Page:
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The Connection
Photo: Donice Palmer
Looking out the window, I could see hints of color and shape forming on the bushes. Winter’s dull hues were once again being replaced by spring’s vibrant shades. It was rolling out its green carpet to welcome the scattered flowers at the edge of the woods. The dormant, brown blades of grass were springing back to life with vigor and color, seemingly overnight. I knew that very soon the bushes would provide a green screen of cover and shelter for the small creatures preparing for spring births. The tall trees that appeared so stately in the summer and stunning in the fall now seemed to be out of place. They were like stony sentinels dressed in their grays and browns standing guard over spring’s treasures.

While staring at the empty treetops, a bud of an idea began to grow in my mind. Why is the grass always the first to turn green again? Next the bushes uncurl their leaves signaling the trees that it is time to unfurl their flags of green. Every spring it is the same order, and every autumn this process occurs in reverse order. In autumn after a brief but brilliant display, the trees lose their leaves, then the bushes become bare, and lastly the grass is drained of its green growth.

Root System

I am not a scientist, and I have not researched this idea. But common sense makes me think that the progression of these changes in spring and autumn has to do with the plant’s roots and how close it is to its connection. The grass is closely connected to its roots and the earth; therefore, it’s the first to spring back to life and the last to become dormant. Conversely, the majestic trees must send the water and nutrients up the trunk, out the branches, and to the limbs. This makes the towering trees respond slower to nature’s wake up call and be the first to be shaken by autumn’s crisp, brisk winds. The autumn leaf also provides us with a connection example. Have you ever noticed a leaf in autumn and how the pigment carries through its veins first, while the decay begins at the farthest parts? It is a microcosm of a bigger picture.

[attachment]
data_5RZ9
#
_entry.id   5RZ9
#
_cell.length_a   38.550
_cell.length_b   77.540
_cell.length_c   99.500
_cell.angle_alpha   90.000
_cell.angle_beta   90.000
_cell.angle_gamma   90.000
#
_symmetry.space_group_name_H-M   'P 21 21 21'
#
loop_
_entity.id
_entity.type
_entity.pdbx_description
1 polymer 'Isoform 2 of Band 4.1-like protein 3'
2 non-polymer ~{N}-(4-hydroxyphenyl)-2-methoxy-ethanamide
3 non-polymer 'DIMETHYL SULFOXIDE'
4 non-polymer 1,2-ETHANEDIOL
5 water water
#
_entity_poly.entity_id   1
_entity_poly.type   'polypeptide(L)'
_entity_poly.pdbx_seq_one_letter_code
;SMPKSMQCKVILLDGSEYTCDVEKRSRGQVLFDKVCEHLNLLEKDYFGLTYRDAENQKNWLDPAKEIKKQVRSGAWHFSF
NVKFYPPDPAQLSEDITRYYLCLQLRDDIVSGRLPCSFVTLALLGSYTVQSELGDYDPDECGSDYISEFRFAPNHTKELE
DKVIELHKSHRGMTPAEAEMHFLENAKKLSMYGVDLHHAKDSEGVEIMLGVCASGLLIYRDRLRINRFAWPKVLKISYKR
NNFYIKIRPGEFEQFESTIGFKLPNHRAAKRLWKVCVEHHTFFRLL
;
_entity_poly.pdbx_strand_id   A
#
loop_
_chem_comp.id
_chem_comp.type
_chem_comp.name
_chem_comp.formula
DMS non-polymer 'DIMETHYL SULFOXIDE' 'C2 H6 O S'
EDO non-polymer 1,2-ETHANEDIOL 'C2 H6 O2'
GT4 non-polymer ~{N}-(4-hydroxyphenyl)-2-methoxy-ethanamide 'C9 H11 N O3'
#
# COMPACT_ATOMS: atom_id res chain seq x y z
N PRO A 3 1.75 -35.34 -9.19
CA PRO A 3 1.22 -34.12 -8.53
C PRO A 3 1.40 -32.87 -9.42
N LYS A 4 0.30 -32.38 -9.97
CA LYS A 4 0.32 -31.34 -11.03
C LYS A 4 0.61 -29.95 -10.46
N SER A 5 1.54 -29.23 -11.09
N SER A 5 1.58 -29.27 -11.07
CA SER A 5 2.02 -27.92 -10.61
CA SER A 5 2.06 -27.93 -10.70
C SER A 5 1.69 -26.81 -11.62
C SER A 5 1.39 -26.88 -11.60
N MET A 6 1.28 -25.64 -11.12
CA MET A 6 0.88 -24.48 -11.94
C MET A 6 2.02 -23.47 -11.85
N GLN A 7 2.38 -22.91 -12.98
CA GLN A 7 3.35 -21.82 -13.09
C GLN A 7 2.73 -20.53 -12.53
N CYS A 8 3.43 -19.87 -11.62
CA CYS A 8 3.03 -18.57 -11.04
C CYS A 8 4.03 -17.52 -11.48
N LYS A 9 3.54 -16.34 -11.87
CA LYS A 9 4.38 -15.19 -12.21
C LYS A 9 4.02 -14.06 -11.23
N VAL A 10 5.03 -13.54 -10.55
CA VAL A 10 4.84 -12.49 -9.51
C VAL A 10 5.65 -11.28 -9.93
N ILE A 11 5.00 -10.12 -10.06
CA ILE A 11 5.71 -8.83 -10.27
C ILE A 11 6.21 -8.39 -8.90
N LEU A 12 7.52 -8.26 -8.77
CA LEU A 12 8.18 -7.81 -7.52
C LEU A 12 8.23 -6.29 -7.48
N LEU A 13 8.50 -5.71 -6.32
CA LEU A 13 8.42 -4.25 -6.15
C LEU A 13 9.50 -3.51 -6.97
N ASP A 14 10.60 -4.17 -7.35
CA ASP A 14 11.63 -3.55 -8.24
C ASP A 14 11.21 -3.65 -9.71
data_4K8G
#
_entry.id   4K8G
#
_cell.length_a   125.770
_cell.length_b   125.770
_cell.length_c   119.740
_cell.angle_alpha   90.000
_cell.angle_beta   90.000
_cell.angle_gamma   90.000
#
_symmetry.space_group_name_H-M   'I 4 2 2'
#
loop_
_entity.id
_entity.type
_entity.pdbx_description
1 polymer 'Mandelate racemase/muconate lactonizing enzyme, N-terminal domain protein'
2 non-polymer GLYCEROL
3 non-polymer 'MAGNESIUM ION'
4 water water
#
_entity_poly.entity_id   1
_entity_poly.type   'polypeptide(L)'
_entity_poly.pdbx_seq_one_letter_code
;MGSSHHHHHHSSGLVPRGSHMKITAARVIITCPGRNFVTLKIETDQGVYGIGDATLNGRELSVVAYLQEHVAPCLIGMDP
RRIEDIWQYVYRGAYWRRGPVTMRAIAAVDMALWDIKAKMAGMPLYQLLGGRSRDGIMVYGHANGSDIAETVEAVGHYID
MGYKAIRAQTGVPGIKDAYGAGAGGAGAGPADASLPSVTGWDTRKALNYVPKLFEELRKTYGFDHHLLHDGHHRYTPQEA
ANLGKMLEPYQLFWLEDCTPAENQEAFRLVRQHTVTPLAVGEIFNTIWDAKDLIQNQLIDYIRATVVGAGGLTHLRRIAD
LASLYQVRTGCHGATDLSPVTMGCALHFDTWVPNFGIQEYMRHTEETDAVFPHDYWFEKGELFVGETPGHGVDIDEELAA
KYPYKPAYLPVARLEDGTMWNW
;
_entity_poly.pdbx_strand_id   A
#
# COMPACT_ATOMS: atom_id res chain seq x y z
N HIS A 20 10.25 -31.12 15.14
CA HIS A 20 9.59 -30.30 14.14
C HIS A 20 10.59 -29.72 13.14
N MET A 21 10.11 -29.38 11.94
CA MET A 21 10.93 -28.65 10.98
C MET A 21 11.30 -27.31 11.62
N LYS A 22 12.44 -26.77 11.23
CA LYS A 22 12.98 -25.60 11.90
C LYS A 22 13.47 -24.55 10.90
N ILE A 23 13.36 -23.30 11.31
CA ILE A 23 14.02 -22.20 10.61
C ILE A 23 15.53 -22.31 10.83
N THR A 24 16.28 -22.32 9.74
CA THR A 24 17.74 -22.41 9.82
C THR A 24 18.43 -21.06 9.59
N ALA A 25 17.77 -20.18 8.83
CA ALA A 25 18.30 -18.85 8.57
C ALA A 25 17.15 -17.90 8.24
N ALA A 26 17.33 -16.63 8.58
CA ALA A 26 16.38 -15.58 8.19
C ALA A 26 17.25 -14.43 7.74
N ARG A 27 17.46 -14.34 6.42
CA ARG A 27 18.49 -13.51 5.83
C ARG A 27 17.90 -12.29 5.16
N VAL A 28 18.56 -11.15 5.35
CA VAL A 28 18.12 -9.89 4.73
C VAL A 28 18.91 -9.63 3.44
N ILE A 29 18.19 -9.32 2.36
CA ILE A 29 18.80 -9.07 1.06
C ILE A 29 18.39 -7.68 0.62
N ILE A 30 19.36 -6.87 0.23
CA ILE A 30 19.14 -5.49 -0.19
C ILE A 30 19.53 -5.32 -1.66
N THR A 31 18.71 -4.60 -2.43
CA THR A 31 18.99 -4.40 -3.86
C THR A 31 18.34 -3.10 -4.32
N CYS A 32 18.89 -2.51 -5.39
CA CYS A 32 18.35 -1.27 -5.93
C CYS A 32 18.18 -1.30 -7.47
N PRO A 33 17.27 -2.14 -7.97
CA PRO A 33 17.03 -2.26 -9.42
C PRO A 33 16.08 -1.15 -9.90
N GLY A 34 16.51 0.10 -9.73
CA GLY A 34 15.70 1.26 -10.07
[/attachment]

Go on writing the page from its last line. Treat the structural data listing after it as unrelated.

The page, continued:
So what is the point? I believe nature is one of God’s books we can learn from if we take the time to study it. It seems to me that spring and autumn are reminders of the importance of our connection. Jesus is our connection. We like lofty positions and the treetop view, but that distances us from our connection. Then when the chilly, turbulent winds of life come, we are more easily shaken. The closer we are to Jesus the better off we are. If we are like the grass, we can respond quickly to our Maker’s will and won’t be blown away by the bitter winds of disappointment and hurt. It may not be a glamorous position, but it is the best place to be.

Through all the seasons of life, I want a good, close connection with Jesus. How about you?

"I am the vine; you are the branches. If a man remains in me and I in him, he will bear much fruit; apart from me you can do nothing" (John 15:5).

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By Donice Palmer. Copyright © 2009 by GraceNotes. All rights reserved. Use of this material is subject to usage guidelines. Scripture taken from the NEW INTERNATIONAL VERSION ®.

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